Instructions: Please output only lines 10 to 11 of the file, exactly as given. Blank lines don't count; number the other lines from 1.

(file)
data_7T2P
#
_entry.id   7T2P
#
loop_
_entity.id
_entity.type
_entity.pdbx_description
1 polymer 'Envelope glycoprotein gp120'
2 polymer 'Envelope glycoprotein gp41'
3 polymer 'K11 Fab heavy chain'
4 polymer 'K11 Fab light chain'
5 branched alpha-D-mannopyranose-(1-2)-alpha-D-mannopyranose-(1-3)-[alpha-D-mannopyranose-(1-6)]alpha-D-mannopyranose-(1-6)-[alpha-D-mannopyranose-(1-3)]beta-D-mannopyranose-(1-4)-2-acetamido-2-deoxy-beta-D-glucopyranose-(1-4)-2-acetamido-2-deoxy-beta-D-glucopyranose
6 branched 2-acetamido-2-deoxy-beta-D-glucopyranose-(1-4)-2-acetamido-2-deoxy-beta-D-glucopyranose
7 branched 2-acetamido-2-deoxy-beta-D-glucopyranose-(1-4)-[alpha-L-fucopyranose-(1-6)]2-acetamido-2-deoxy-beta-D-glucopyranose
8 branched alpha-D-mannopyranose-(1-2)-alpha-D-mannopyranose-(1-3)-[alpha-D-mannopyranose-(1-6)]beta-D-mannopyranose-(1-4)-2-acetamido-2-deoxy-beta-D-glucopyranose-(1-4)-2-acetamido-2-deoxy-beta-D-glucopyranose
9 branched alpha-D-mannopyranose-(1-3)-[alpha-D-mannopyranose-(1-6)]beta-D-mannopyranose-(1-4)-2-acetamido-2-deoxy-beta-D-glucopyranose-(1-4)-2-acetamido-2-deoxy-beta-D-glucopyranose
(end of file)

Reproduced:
2 polymer 'Envelope glycoprotein gp41'
3 polymer 'K11 Fab heavy chain'